The sisters and I talked about the property and when I explained that the title company would require the spouses to sign the deed, a loud voice came from the living room, “I’m not signing a thing!”  It was the deer hunting spouse!  His wife appeared embarrassed but didn’t say a word.  I repeated my point and again I heard, “if I have to sign the deed, then it ain’t selling.” With that, I thanked them for their time and left.  During the following two weeks the other sister and her brother called me several times.   They desperately wanted to sell.  They had tried to reason with the brother-in-law and even offered to sell their share to him, but he said no.  Time past and a few years later his wife died.  Now he owned a full one-third interest in the property. Today, the remaining sister and her brother are joint owners with the brother-in-law in a much damaged relationship.   This was not the intent of their late parents.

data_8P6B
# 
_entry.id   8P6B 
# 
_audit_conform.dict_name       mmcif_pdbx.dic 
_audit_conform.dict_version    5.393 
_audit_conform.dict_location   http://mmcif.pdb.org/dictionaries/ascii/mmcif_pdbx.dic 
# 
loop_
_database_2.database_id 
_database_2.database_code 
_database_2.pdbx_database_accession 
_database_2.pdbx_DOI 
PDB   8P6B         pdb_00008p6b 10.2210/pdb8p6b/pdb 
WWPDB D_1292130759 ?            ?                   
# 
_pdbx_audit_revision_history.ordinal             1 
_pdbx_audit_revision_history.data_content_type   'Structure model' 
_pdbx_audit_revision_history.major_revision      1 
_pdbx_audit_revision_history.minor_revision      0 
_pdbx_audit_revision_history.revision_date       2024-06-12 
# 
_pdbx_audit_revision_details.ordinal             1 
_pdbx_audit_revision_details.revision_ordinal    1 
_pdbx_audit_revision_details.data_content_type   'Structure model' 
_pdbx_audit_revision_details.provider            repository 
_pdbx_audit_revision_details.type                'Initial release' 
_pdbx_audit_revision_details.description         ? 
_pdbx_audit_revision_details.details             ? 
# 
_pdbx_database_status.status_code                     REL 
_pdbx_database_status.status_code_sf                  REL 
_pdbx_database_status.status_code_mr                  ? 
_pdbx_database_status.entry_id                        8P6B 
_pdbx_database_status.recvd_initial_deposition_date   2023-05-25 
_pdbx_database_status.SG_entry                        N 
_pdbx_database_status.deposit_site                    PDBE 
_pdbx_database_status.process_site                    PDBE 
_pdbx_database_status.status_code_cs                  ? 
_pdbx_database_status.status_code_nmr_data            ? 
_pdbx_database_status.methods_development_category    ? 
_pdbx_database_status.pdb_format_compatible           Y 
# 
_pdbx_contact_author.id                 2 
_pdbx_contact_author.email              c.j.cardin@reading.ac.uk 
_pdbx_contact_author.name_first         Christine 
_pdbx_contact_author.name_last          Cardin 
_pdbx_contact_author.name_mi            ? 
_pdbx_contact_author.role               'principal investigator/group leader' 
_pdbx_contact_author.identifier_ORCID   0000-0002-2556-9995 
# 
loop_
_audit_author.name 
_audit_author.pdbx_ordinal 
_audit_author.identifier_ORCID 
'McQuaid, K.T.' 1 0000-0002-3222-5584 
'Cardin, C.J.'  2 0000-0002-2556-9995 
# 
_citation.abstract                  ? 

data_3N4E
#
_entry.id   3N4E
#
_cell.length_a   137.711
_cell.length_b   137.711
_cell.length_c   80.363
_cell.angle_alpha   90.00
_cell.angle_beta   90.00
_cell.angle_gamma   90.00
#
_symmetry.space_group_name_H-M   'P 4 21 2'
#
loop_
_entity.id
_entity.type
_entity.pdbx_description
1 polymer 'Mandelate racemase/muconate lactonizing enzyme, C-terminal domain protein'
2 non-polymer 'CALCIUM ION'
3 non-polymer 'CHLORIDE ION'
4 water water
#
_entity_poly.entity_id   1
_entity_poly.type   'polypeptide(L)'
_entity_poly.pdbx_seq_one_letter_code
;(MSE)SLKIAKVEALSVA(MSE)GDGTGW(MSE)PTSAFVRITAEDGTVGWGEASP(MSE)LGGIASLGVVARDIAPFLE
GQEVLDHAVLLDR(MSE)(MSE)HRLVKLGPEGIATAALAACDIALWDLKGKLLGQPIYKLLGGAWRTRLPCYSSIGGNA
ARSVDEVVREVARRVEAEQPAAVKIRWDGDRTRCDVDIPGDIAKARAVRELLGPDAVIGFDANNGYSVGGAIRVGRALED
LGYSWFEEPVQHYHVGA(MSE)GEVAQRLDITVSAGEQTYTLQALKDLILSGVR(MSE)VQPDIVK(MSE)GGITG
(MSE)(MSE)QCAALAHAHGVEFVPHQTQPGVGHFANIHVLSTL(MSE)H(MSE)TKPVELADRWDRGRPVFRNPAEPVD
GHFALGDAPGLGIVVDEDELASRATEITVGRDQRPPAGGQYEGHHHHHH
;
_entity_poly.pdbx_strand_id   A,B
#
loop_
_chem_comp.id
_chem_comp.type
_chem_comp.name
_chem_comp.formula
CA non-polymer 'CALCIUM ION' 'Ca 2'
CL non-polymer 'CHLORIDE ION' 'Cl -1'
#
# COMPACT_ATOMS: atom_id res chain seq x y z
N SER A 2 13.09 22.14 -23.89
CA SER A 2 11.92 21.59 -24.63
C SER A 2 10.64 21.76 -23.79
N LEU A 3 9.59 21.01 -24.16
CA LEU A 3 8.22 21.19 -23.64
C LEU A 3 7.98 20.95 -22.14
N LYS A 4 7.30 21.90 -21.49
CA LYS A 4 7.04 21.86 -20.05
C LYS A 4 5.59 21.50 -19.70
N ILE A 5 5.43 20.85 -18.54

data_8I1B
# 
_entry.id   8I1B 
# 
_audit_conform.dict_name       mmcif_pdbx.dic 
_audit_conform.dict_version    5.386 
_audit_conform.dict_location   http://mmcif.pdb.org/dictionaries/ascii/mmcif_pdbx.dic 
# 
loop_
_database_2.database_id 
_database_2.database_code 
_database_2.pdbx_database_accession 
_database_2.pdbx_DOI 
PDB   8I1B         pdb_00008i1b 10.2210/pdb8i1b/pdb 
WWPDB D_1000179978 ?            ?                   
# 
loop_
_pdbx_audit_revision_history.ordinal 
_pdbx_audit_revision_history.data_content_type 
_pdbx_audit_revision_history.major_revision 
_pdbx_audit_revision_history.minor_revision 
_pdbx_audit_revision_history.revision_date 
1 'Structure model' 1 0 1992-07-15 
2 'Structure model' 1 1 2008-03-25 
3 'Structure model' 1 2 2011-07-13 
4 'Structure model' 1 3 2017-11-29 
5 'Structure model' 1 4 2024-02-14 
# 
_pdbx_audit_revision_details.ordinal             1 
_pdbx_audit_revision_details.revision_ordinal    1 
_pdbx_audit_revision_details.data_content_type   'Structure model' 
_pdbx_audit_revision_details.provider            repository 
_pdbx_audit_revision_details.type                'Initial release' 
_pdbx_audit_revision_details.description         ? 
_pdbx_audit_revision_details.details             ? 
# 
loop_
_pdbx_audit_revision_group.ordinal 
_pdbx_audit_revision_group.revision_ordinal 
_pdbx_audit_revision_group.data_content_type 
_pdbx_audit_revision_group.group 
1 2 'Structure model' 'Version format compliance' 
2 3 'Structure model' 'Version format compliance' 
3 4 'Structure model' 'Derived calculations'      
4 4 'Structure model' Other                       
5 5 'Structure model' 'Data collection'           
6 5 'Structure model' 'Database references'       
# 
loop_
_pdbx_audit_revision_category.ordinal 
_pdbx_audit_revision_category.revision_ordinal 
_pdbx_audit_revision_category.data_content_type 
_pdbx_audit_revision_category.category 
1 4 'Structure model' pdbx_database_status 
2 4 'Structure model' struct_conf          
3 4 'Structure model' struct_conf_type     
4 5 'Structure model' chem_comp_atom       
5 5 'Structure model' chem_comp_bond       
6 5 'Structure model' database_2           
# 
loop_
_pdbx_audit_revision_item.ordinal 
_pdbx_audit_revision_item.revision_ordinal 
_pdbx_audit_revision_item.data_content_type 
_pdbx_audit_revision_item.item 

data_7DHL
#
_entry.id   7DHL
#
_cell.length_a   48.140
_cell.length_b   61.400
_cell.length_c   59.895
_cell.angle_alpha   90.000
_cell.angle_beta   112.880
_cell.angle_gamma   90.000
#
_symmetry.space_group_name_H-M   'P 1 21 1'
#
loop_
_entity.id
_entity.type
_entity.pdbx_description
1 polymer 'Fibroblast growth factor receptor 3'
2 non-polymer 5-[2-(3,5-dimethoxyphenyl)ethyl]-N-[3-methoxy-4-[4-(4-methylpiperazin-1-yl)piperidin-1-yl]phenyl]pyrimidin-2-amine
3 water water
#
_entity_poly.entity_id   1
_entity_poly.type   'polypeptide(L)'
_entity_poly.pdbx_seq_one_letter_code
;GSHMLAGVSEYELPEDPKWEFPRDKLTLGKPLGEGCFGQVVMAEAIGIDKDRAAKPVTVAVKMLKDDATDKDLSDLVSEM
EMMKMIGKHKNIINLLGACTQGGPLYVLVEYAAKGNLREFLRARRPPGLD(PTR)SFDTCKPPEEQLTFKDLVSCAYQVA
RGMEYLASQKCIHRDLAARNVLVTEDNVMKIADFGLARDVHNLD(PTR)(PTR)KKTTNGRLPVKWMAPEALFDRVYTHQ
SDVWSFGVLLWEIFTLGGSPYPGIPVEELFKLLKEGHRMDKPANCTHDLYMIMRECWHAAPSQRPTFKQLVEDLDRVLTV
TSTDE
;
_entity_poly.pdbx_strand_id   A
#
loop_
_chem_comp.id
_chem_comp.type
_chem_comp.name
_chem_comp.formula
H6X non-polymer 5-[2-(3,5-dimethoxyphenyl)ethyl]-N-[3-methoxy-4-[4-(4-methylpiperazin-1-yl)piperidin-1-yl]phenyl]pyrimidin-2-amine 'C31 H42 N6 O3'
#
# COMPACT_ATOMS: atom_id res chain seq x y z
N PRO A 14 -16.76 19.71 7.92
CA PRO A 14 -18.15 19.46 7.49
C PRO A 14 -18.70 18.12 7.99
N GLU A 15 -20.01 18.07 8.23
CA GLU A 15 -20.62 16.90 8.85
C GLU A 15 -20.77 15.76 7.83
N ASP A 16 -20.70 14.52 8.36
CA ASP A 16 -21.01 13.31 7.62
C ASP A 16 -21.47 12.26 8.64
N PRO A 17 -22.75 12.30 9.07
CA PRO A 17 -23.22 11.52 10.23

Two sisters signed a contract to sell 80 acres in Montgomery County they had inherited from their mother.  A few days before closing, the title company notified me of a problem.  One of the sisters had divorced after she had inherited the property and the ex-husband had not deeded over his spousal interest in the land at time of the divorce.   Since the sister and her former husband were not on good terms, the attorney for the title company agreed to contact him. The next day a lawyer representing the ex-husband notified the title company that her client would not transfer his spousal interest to the land.   Finally after two years and several thousands of dollars of legal expenses, the ex-husband agreed to “give up” his spousal interest for a price.     In order to sell the land, the sister had to meet his demands.  At the time of the divorce, the sister believed that since the 80 acres had been inherited, her husband had no interest; therefore she had not told her lawyer about her ownership in the land.   Big mistake.